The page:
Why is my SQL Clustered Instance changing authentication modes?

We get our fair share of cases related to SQL Server running ( or not running) on a Windows Cluster.  I had one of them recently where the customer was seeing different authentication modes for SQL Server depending on which node of the 2-node cluster that it was online on. The Errorlogs document this behavior clearly as follows

We see that Sql came online on node P1 it was in Mixed Mode

2010-05-08 05:17:41.13 Server      Authentication mode is MIXED.
2010-05-08 05:17:41.70 spid4s      The NETBIOS name of the local node that is running the server is 'P1'.
2010-05-08 23:26:05.69 spid4s      SQL Trace was stopped due to server shutdown. Trace ID = '1'.

Afer a failover Sql came online on node P2 in Windows Authentication mode

2010-05-08 23:26:52.82 Server      Authentication mode is WINDOWS-ONLY.
2010-05-08 23:26:53.60 spid5s      The NETBIOS name of the local node that is running the server is 'P2'.
2010-05-09 10:16:18.55 spid5s      SQL Trace was stopped due to server shutdown. Trace ID = '1'

Finally when they fail back to P1, SQL came online in Mixed Mode

2010-05-09 10:16:34.50 Server      Authentication mode is MIXED.
2010-05-09 10:16:45.42 spid4s      The NETBIOS name of the local node that is running the server is 'P1’

The only recent change to their SQL Server environment was that they applied Service Pack 3 a couple of weeks back but they had not tested failover till this weekend – which is when they ran into this issue.

The behavior clearly indicates that there is something amiss between the two nodes of the cluster. I had just started to compare the registry keys between the nodes, when my colleague Adam Saxton suggested that this might be a problem with checkpoint not getting applied.

After some additional research I found that Service Pack 3 relies on the checkpoint to be applied to the passive node on the first failover- hence making it a non -issue in most cases. In this case I needed to first determine whether the checkpoint file was even there to be applied to the passive node or not.

Ok so let us see how to determine where the checkpoint files for SQL Server instance are located in a cluster. We start by first finding the GUID under HKEY_LOCAL_MACHINE\Cluster\Resources that corresponds to our SQL Server instance i.e. where the name=SQL Server


Now expand the GUID folder and click on the RegSync key under this GUID and you should see seven keys  in it from 00000001 thru 00000007 as shown below.


If you are curious as to where these files actually reside, they are under the Quorum drive in the folder Q:\MSCS\<SQL Server GUID>


In this customer’s case we only had one key :- 00000007. Since the customer was clearly missing the checkpoint files, we had to recreate them by following these steps:-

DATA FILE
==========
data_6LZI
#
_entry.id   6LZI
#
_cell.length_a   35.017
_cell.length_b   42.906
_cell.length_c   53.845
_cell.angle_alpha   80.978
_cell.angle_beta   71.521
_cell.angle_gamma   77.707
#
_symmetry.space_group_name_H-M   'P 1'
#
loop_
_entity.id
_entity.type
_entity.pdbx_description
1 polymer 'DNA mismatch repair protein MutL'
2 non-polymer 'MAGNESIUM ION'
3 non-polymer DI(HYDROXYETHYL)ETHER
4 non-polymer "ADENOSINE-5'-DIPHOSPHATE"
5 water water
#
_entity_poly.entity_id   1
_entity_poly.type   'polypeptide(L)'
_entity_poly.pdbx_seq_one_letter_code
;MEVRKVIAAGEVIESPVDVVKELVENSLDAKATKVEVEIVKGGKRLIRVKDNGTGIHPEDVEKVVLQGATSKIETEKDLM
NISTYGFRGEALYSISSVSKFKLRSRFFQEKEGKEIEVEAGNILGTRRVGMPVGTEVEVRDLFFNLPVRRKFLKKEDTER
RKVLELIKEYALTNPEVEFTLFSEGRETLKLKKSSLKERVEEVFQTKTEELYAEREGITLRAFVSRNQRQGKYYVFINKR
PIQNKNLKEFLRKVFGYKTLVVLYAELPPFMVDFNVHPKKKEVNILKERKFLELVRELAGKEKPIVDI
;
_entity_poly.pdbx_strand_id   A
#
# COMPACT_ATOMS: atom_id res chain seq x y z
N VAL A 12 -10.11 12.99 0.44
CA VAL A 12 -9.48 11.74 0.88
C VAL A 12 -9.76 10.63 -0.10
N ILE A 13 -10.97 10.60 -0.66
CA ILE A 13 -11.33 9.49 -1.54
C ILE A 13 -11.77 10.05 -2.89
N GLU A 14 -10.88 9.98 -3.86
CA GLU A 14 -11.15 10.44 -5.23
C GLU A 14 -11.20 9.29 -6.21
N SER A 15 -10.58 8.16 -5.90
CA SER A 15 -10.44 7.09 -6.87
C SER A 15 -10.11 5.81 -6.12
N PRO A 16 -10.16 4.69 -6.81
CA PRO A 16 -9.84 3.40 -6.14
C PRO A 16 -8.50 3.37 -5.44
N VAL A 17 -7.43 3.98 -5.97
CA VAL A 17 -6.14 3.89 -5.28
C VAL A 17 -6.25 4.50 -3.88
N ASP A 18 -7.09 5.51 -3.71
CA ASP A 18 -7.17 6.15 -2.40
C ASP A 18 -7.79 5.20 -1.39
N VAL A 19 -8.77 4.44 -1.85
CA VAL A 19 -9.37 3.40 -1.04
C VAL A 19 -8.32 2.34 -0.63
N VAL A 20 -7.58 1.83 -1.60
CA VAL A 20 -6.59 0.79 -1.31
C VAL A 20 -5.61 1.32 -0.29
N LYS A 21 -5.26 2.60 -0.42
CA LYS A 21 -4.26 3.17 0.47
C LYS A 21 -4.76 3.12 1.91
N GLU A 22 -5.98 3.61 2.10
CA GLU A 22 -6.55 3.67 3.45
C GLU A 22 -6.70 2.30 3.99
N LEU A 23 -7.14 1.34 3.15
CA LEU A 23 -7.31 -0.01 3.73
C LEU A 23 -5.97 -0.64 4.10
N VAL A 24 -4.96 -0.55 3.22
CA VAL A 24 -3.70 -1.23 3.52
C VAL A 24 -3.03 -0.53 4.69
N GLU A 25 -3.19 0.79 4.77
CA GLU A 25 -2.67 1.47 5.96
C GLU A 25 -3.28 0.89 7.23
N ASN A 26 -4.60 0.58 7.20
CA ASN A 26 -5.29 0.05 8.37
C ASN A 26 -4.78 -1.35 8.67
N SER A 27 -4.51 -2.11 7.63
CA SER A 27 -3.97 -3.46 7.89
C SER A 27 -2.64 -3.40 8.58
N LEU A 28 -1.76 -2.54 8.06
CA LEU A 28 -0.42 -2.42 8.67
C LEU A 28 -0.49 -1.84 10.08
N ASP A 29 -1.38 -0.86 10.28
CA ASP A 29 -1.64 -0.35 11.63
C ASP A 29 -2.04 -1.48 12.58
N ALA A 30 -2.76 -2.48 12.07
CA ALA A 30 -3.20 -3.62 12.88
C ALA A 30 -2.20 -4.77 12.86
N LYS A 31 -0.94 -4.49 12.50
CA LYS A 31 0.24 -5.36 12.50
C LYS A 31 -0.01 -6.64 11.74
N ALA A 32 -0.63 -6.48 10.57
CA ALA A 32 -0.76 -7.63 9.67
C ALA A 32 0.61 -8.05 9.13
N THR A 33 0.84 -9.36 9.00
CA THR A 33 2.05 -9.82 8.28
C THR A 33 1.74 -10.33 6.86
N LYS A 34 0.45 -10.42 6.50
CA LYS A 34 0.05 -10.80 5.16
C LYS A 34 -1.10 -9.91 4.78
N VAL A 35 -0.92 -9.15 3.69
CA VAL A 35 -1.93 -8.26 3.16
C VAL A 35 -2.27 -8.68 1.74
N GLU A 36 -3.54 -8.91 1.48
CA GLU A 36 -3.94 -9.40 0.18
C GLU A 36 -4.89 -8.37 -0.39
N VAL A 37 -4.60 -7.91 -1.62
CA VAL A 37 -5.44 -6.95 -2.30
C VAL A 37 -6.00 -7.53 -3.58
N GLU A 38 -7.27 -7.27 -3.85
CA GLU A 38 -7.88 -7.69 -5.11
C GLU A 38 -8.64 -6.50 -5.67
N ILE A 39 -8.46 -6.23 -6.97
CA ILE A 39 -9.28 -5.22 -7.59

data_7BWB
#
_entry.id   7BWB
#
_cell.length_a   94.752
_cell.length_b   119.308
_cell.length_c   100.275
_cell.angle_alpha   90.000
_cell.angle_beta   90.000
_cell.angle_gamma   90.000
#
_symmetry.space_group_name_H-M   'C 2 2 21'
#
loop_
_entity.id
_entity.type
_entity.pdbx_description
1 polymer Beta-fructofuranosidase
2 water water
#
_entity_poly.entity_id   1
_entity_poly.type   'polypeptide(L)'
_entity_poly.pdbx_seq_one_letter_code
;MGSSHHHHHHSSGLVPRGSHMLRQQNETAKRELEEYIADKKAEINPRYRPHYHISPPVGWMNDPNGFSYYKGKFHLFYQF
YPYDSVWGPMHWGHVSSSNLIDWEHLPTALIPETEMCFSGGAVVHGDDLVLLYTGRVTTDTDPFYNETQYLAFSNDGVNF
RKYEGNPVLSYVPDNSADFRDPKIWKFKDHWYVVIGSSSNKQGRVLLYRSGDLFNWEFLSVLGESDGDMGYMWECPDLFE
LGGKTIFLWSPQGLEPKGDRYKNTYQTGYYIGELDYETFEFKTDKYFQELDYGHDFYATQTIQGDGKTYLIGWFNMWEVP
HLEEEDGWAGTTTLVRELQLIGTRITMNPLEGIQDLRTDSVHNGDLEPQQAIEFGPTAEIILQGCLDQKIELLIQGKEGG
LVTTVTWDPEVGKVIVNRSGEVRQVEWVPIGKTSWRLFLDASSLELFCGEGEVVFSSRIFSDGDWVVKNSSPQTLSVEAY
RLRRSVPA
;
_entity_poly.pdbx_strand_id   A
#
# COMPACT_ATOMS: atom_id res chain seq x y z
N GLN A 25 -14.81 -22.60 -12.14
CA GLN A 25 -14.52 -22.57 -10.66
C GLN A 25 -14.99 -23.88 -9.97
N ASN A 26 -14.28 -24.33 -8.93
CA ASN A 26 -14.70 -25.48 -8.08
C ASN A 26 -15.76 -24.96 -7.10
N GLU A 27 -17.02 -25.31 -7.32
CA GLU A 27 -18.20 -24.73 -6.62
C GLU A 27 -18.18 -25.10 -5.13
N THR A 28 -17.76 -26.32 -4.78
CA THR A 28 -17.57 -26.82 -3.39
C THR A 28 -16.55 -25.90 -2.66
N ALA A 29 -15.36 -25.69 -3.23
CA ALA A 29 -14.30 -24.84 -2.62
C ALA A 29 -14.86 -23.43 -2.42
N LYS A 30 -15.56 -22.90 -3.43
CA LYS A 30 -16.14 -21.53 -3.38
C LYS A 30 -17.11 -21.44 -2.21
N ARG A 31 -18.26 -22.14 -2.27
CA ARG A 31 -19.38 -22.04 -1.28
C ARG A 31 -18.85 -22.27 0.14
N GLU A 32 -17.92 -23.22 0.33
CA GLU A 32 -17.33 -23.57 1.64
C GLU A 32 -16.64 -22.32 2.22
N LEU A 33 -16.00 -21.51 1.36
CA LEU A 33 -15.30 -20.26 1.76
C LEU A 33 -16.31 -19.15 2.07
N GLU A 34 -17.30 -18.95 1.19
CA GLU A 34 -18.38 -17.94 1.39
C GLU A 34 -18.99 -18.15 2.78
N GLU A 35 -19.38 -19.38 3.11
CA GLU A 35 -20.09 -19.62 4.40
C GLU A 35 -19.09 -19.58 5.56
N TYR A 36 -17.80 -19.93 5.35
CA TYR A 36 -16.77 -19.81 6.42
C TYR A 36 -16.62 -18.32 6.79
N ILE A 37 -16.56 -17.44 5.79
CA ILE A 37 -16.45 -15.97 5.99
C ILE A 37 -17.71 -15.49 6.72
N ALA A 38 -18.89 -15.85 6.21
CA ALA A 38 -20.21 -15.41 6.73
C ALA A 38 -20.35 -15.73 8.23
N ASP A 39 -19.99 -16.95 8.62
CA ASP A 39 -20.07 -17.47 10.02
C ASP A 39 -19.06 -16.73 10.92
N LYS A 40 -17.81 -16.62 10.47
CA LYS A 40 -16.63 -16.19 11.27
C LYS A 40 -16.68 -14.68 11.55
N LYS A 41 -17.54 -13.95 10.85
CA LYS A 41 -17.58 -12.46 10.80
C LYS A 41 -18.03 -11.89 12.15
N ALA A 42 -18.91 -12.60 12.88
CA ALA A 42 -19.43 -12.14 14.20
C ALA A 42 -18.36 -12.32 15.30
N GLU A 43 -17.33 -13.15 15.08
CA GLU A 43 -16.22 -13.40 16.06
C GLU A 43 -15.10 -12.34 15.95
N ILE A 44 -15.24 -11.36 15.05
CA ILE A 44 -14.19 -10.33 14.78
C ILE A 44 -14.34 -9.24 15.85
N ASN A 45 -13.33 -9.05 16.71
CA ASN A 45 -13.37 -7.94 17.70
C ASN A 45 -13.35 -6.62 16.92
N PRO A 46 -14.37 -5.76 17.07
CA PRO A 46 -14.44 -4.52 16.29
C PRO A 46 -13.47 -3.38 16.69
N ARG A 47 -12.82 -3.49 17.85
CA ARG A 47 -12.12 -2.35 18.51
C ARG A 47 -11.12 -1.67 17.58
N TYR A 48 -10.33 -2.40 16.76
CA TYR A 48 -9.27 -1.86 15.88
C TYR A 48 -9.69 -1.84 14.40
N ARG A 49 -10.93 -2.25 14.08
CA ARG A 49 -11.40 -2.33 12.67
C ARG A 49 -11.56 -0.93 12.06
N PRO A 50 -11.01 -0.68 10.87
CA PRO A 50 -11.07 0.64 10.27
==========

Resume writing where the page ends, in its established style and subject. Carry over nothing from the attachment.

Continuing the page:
a. Bring SQL Server online on working node with Mixed mode authentication

b. Take SQL Server resource group offline from within Cluster Administrator

c. Open regedit and add the following keys under HKEY_LOCAL_MACHINE\Cluster\Resources\<SQL Server GUID>\RegSync ( via Right click à New String Value in the right hand pane)

Value name Value Data
---------  -----------
00000001   Software\Microsoft\Microsoft SQL Server\MSSQL.1\Replication
00000002   Software\Microsoft\Microsoft SQL Server\MSSQL.1\SQLserverAgent
00000003   Software\Microsoft\Microsoft SQL Server\MSSQL.1\Cluster
00000004   Software\Microsoft\Microsoft SQL Server\MSSQL.1\MSSQLSERVER
00000005   Software\Microsoft\Microsoft SQL Server\MSSQL.1\PROVIDERS
00000006   Software\Microsoft\Microsoft SQL Server\MSSQL.1\SQLServerSCP

d. Bring SQL Server resource group online from within Cluster Administrator

At this time you should see some new .CPT files created under Q:\MSCS\<GUID>\ indicating that the checkpointing is now working as expected. The next step is to attempt failover to the passive node, during which the checkpoint file shall get applied there and then SQL Server shall come up with Mixed Mode authentication on it as well.

Rohit Nayak | Microsoft SQL Server Support

Comments (6)

  1. Jose Santiago Oyervides says:

    Hi Rohit, I have the same issue, but I don't see the RegSync in any resource (I have Windows 2008) Does it apply also in Windows 2008?

  2. Rohit Nayak, PSS says:

    Hello Jose, This technique only applies to Sql Server running on Windows Server 2003. Windows Server 2008 no longer has any checkpoint files and all the checkpointing is done via the registry hive on the quorum drive.

  3. Mike Abair says:

    I've seen a similar issue with named sql instances using fixed ports.  If you upgrade or attempt an upgrade and then failover between nodes the fixed tcp/ip port gets wiped.  Then chaos ensues.  You see your server up and you can connect to it when you're on the node (because you're using shared memory) but your app keeps saying the sql server is unavailable so you tell someone to reset the web server.  Then while you're reading your sql server error log you see that it came up on some dynamic port.  Sounds like it could be the same issue?

  4. Vijay Sirohi says:

    @Mike Abair – Your issue is not related to the /passive method of patching. Which is what this blog talks about.

    In your case, its more than likely that the checkpoints (for SQL server resource) were missing and you did a port change at SQL server. Fix the checkpoints and that should work.

  5. Anonymous says:

    The real question is: How come checkpoint files are missing? PSSSQL MUST focus on the quality of the blog! Let only EEs post here!!

  6. Vijay Sirohi says:

    @Anonymous – The most common cause of checkpoints (for SQL resources) going missing is re-creation of SQL resources (After these have been accidentally deleted).. there could possibly be some more causes but a detailed discussion around that is outside the purview of this blog.

    HTH – Vijay

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